I do not believe there can or should be any barriers for women in any field of endevour. If a women truely wants to achieve something and has the talent & ability and works hard enough then can do so. What is still apparant though is many have to work harder and have more drive to reach the top in a particular field, they have to have determination over and above to achieve their goals. Also we will never see a truely equally balanced workforce of men and women. Descrimination is wrong in any form, the best people should get the best positions and only on merit, certainly gender shouldn't be an issue and where this is still proving so we need to address it. But we also need to be careful how we go about this. We cannot afford to try to tackle descrimination with further descrimination as it will only perpetuate injustice and fuel the belief that certain people are being given an easy ride in the workplace.

    This being the type of belief which then goes on to seriously affect the long term chances and opportunities of others who are often lumped together as being seen as not succeeding on merit. Where ever possible we need to combat all forms of discrimination to really one day achieve a fair and level playing field for all candidates and employees, we will do this by consentrating our efforts on the similarities and abilities with which we all share, so that all people will be seen as the same, we will not succeed by emphasizing differences or treating groups or individuals differently.
    We also need to work towards erradicating negative stereo types like someone is black so that's why they got promoted or someone is a women so that's why they were hired, many people just automatically assume that a minority or a woman has a greater chance of succeeding, but these are negative attitudes that ultimately lead to many discriminated against, again to dispel these myths the only way can move forward is by total fairness and equality, and to reject all and every form of discrimination.

    We also have to accept that not everyone is going to want to have a career and simply let people decide for themselves, there is absolutely nothing wrong is being a stay at home mother or stay at home father. People need to be free to make this choice without pressure for themselves. In this way many women will probarbly choose to stay at home and be happy raising their children without ever having to enter the workforce, but many already are happy to this anyway but are bombarded in todays society by media telling them to want more from life, if people are happy then why not let them remain so. We need to ensure that opportunities exist for people who choose to enter the workforce, not be spending time forcing those who don't to do so.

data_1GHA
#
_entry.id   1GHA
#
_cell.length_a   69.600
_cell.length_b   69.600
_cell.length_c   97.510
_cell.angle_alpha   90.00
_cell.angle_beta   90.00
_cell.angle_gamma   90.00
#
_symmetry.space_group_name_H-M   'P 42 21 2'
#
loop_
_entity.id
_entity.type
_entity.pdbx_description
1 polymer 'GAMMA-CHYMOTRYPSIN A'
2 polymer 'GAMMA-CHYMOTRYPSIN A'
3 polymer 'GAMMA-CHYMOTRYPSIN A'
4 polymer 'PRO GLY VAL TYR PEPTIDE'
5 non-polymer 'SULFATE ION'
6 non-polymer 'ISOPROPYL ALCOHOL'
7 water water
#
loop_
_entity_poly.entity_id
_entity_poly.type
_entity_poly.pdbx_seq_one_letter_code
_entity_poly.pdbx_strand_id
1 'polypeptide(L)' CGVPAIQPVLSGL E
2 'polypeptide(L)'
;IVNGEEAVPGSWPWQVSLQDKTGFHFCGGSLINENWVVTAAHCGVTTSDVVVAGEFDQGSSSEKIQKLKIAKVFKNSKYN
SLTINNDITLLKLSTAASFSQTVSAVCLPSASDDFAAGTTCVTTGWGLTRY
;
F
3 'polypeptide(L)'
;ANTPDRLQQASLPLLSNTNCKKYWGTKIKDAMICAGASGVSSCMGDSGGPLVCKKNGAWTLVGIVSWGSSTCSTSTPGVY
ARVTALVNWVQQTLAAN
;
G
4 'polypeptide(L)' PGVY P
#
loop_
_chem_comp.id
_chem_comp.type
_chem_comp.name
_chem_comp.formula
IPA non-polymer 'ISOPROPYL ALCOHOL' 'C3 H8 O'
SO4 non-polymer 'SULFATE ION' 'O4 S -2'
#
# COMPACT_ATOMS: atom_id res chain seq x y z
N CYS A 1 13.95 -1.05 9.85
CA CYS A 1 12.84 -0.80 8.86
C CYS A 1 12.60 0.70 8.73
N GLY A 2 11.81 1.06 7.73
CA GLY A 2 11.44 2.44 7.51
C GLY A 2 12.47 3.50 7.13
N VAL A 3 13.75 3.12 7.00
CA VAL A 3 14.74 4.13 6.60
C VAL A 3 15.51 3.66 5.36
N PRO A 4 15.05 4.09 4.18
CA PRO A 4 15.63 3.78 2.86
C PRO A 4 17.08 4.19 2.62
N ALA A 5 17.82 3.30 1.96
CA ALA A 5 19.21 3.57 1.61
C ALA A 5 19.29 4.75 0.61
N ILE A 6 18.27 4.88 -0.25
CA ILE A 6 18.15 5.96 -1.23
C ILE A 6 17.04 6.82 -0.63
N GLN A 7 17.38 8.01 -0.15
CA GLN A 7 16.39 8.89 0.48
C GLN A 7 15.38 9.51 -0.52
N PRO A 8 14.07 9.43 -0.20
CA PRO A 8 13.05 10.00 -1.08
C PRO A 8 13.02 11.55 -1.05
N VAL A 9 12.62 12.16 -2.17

As much as we must understand the idea of equality between the genders in terms of ability within the workforce we must also understand that whilst having more women there is a possitive step towards hamony it doesn't have to be and indeed is very unlikely to ever be an equal balance of men and women, simply because the natural order is that that bond between mother and child means many women will want to raise their children, not have them looked after by child minders whilst they go out to work. This being said we still also need to be mindful that many fathers may also prefer to stay at home and raise their children, though the numbers are always likely to be significantly less than mothers.
    But really what this all means for the future is that it comes down to choice, this is what equality is really all about, that everybody regardless of gender has the same freedoms of choice without pressure and that they are provided with the same opportunities in life. This is how we can change the future of the workplace for the better and everyone can know that the guy or girl sat next to them is their equal and got there the same way they did on merit because they deserved it.
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    Quote Originally Posted by raisin View Post
    Why?...because women make better directors. Just ask Scheherazade. I'm joking...inspired by the article 17 Reasons Why Chicks Actually Make Better Directors. As a newbie, it seems I can't post a link, sorry.

    Seriously, I don't know about other women today, but I never had a deep scientific purpose to prove.
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    Quote Originally Posted by ox View Post
    Quote Originally Posted by Nisslbody View Post
    Can you tell me more about this "competition gene" that is only found in males? Perhaps link me to a study? I've never heard of such a thing.
    It seems unlikely to me that women are truly less ambitious or competitive by nature, particularly given that they increasingly dominate law and medicine which are well known for being highly ambitious and competitive fields.
    I understand this is an area still being explored. I have certainly heard the term 'competition gene' mentioned on sci-programs. If you believe the Romans and others they linked genius with the production of semen in young males. When you consider that the great discoveries of maths and science were nearly always made by men in their 20's this makes some sense. Schroedinger was a possible exception, but then he was a womaniser for most of his life.
    Women were certainly perceived as being less ambitious than men up until recently. Possibly they can compete better now with the decline in male fertility and the change to the Y-Chromosone.